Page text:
Celgene Wins U.S. Approval of New Psoriasis PillAnna Edney
Celgene Corp. won U.S. approval for its drug to treat the skin disease psoriasis, a medicine that will compete with injections that now generate billions of dollars in sales each year.
The Food and Drug Administration cleared Otezla for people with moderate to severe psoriasis, Celgene said today in a statement. Psoriasis is the most common autoimmune disease in the U.S., affecting 7.5 million Americans, according to the National Psoriasis Foundation. The agency in March authorized the treatment, also known as apremilast, to combat a related condition.
Psoriasis causes raised, red, scaly patches on the skin. It’s commonly treated with injections, including AbbVie Inc.’s Humira, and Enbrel from Amgen Inc. and Pfizer Inc. Otezla is expected to generate $1.03 billion in sales in 2017, according to the average of 11 analysts’ estimates compiled by Bloomberg.
“Otezla offers an important new treatment option for patients whose symptoms are not adequately improving with their current treatments,” M. Shane Chapman, section chief of dermatology at Dartmouth-Hitchcock Medical Center, said in the statement. “Because the product labeling does not require routine laboratory monitoring, oral Otezla may be a welcome new option for patients and physicians looking for a different treatment experience.”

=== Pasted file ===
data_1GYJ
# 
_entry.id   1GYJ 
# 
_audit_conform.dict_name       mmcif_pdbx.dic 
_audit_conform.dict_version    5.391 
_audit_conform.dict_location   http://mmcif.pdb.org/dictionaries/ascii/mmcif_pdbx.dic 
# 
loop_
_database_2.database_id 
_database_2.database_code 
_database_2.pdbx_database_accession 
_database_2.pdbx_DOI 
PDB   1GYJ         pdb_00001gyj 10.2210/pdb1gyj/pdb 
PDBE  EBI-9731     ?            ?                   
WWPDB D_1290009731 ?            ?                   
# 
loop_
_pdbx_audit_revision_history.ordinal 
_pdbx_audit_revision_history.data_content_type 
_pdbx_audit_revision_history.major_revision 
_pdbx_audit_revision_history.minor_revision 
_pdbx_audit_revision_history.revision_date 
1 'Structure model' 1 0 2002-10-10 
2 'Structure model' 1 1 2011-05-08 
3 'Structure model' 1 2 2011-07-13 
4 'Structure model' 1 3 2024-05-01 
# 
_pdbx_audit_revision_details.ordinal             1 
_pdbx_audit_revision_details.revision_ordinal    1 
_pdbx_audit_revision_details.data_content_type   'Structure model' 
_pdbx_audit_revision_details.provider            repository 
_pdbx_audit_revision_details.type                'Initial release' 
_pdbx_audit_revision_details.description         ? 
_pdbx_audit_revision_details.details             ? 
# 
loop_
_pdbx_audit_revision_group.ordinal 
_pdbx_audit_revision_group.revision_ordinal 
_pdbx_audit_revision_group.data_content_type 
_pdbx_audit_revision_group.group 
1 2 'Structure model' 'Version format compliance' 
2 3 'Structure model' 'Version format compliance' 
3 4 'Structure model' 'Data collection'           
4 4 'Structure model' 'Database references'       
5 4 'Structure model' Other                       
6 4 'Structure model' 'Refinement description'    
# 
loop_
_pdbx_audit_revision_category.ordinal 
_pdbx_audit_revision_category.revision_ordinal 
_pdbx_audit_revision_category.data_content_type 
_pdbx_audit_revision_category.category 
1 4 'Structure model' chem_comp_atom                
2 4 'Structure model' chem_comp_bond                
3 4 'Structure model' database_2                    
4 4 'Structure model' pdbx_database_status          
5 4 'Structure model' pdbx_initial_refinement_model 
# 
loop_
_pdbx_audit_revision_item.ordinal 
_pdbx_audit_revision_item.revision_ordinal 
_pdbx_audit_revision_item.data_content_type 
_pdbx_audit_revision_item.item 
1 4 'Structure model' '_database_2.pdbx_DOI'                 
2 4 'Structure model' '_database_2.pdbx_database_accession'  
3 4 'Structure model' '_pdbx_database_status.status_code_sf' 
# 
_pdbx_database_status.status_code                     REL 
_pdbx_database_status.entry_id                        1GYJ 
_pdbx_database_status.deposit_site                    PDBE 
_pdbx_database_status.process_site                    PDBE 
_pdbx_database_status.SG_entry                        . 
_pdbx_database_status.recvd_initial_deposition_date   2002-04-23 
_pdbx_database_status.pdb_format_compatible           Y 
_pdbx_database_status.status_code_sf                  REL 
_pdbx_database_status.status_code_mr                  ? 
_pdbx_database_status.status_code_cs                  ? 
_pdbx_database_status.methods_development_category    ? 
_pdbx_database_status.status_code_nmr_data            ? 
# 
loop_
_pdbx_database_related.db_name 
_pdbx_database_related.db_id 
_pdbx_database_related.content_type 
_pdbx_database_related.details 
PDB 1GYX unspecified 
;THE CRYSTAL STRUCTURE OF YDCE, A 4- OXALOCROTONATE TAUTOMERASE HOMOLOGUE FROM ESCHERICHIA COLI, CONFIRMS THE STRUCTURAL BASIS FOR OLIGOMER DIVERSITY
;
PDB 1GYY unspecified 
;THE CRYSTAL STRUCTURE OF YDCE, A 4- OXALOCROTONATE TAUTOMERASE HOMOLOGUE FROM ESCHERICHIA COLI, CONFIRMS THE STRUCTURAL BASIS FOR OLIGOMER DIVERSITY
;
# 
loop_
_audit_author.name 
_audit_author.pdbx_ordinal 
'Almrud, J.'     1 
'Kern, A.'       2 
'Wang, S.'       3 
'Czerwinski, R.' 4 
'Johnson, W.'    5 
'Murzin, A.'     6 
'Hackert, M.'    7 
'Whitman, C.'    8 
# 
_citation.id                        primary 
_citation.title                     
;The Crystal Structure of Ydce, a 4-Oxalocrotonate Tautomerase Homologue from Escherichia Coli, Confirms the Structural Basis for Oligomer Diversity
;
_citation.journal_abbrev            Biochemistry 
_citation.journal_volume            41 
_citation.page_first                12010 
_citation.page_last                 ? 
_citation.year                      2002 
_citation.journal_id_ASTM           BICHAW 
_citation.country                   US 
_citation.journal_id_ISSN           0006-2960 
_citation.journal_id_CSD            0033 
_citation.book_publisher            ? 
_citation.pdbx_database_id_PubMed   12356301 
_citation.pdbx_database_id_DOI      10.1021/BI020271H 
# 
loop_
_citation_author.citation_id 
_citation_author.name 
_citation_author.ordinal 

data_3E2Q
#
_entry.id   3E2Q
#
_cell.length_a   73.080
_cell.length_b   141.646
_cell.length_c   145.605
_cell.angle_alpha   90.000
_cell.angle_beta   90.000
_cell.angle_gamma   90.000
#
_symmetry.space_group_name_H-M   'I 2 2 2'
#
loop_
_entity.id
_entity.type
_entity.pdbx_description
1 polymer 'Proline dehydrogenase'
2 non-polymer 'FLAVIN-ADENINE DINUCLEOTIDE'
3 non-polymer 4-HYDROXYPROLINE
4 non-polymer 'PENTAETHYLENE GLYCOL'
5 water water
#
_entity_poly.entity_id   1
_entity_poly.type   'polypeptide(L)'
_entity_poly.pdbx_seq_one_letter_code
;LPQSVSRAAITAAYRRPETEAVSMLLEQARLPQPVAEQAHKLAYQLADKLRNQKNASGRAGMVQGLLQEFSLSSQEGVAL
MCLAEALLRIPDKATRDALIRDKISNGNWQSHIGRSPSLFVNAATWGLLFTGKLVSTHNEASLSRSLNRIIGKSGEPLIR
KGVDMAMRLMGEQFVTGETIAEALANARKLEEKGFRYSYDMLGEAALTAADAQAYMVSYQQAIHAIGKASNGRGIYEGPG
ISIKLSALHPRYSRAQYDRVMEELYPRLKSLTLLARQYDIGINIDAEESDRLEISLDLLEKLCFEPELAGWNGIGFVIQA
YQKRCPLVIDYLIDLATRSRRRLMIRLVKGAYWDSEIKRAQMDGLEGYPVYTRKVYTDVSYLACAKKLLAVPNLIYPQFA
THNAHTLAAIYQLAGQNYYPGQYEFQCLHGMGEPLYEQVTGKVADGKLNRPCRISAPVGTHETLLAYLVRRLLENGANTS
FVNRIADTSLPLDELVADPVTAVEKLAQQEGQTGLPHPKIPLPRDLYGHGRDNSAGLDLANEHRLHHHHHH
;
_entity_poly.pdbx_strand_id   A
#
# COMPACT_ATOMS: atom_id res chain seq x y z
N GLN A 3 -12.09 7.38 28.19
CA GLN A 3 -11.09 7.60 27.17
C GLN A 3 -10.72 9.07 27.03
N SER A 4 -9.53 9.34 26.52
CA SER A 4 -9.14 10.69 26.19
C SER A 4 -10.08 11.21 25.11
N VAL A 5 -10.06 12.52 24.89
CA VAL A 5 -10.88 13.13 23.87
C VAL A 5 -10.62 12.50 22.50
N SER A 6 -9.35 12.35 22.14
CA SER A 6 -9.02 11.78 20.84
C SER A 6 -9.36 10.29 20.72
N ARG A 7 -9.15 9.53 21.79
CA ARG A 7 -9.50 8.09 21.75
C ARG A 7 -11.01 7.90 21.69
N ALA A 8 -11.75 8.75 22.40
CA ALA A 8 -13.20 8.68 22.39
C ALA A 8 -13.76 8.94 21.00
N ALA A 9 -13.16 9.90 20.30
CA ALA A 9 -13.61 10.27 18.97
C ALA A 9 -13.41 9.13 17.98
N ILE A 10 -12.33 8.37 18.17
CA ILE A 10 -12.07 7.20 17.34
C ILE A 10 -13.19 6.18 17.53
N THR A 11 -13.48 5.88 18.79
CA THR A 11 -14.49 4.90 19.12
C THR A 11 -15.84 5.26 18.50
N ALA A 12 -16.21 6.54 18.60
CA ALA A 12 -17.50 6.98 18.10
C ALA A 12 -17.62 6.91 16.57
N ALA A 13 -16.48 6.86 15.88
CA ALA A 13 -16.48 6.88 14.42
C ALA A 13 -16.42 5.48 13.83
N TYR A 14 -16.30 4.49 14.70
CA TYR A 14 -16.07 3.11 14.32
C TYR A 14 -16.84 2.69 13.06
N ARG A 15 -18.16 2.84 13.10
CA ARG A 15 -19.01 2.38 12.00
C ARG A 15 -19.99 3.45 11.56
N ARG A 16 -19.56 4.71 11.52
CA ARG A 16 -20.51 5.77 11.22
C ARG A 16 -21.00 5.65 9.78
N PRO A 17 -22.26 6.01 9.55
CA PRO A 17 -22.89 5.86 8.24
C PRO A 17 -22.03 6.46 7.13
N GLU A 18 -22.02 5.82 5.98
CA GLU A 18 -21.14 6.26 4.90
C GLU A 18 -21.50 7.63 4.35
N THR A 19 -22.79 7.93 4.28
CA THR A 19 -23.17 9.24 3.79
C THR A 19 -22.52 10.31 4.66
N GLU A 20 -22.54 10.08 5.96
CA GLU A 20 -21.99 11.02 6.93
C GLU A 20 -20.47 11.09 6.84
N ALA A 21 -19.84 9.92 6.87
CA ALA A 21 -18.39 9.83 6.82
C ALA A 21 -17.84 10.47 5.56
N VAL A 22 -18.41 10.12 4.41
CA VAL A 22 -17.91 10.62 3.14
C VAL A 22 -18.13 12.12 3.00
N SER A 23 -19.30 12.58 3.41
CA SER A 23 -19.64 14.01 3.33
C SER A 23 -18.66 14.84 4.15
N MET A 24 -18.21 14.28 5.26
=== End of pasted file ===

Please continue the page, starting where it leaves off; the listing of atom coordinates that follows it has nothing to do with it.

Celgene, the Summit, New Jersey-based maker of the cancer drug Revlimid, rose 1 percent to $93.12 at the close in New York. The company’s shares have gained 27 percent in the past 12 months.
The FDA approved Otezla this year to treat psoriatic arthritis, which causes painful, stiff and swollen joints and occurs in about 30 percent of people who suffer from psoriasis. The drug is associated with an increased risk of depression. Common side effects include diarrhea, headache and nausea.
Celgene is studying Otezla for use against other diseases as well, including rheumatoid arthritis and another form of arthritis that can lead to a new bone formation on the spine, called ankylosing spondylitis. The company said in June the drug failed to significantly help patients in a trial with ankylosing spondylitis.